A Great Joy in Heaven – sermonBy Staff
The following sermon outline is a portion of a larger sermon by the well known and loved Puritan preacher, Thomas Watson. It is an excerpt out his sermon entitled, The Death of the Righteous.
The enjoyment of God implies our SEEING him. "We shall see him as he is." How shall we see God?
1. We shall see him INTELLECTUALLY, with the eyes of the mind.
This divines call the beatific vision. We shall have a full knowledge of God—though not know him fully. This sight of God will be very glorious—as when a king, on his coronation-day, shows himself in all his royalty and magnificence.
2. We shall PHYSICALLY behold the glorified body of Jesus Christ.
And if it is a pleasant thing to behold the sun, how blessed a sight will it be to behold the Sun of Righteousness! to see Christ clothed in our human nature, sitting in glory above the angels! Solomon says that, "the eye is never satisfied with seeing." But surely the eyes of saints will be satisfied, with seeing that orient brightness which shall shine from the beautiful body of Christ! It must needs be satisfying, because through Christ's flesh, some rays and beams of the Godhead will gloriously display themselves! God's excellent majesty would overwhelm us; but through the veil of Christ's flesh we shall behold the divine glory!
3. Our seeing God will be TRANSFORMING.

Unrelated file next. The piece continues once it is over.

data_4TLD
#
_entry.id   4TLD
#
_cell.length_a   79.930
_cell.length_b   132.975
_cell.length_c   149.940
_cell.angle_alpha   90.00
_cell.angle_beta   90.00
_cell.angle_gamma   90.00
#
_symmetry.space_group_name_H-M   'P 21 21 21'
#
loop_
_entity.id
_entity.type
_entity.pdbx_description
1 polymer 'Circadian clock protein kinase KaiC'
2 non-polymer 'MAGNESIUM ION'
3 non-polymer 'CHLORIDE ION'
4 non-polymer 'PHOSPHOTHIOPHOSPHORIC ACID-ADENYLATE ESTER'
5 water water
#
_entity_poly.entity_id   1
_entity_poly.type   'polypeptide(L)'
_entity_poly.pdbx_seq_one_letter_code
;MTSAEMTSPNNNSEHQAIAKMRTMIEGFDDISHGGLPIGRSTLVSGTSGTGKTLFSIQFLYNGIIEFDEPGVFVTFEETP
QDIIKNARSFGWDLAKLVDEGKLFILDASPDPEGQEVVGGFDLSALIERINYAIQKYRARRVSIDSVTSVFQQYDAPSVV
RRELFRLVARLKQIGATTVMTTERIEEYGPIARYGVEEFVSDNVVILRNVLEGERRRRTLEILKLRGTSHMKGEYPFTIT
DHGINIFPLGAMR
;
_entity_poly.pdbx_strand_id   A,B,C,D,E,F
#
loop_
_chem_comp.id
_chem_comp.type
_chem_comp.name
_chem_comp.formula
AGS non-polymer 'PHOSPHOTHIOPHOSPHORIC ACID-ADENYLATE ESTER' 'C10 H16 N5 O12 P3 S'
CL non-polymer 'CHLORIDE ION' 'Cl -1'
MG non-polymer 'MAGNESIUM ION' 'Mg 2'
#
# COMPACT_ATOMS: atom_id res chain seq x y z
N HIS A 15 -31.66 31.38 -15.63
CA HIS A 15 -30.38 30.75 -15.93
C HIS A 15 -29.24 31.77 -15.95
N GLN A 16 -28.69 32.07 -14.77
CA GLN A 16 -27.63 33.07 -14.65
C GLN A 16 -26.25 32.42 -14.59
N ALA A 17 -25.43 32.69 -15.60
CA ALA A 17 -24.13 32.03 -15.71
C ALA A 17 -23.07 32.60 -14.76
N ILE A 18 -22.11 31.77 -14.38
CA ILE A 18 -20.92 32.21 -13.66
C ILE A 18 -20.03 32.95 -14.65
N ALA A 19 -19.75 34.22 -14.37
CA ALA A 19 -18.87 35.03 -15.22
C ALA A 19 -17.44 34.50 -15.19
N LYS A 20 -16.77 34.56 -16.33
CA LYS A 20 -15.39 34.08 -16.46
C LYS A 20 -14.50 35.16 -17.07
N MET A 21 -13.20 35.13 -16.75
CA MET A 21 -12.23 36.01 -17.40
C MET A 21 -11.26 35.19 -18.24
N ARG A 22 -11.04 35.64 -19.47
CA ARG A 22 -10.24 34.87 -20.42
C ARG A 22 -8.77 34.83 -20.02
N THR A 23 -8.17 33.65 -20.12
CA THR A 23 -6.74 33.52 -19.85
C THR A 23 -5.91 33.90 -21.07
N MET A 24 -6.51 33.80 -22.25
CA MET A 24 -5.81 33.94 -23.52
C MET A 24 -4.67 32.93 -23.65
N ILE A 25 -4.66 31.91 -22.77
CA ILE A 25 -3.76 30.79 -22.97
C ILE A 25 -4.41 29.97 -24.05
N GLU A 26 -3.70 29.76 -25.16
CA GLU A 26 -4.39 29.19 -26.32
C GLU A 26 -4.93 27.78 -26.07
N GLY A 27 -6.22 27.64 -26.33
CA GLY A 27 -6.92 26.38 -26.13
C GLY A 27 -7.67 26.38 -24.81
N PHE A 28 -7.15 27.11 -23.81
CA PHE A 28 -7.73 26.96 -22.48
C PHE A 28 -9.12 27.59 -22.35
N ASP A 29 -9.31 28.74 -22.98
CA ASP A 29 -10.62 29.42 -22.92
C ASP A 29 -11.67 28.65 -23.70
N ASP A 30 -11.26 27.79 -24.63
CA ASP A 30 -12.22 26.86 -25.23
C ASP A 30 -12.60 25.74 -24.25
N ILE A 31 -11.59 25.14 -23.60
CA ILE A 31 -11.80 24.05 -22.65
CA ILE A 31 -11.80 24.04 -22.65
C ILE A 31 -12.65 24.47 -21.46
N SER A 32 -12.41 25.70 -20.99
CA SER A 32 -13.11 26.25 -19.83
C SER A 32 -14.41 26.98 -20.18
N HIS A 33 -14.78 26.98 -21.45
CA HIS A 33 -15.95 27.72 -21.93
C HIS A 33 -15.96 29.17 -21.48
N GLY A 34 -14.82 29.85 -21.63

We shall so see him, as to be in some measure assimilated and changed into his image! "We shall be like him." If, Moses' face shined, when was with God on the Mount, and had but some imperfect sight of his glory—how shall the saints glorified face shine, being always in God's full presence, and having some beams of his glory put upon them! "We shall be like him!" One who is deformed may look on beauty—and not be made beautiful. But the saints shall so see God—as that sight shall transform them into his likeness. "When I awake, I shall be satisfied with your likeness." Not that the saints shall partake of God's essence; for as the iron in the fire is made fiery—yet remains iron still, so the saints, by beholding God's majesty, shall be made glorious creatures—but are creatures still.
4. Our seeing God in heaven will be without weariness.
Let a man see the rarest sight that is, he will soon be glutted; as when he comes into a garden, and sees delicious walks, fair arbors, pleasant flowers—within a little while he grows weary. But it is not so in heaven; there is no surfeit there. The saints will never be weary of seeing God; for, God being infinite—there shall every moment be new and fresh delight springing from him into their souls!
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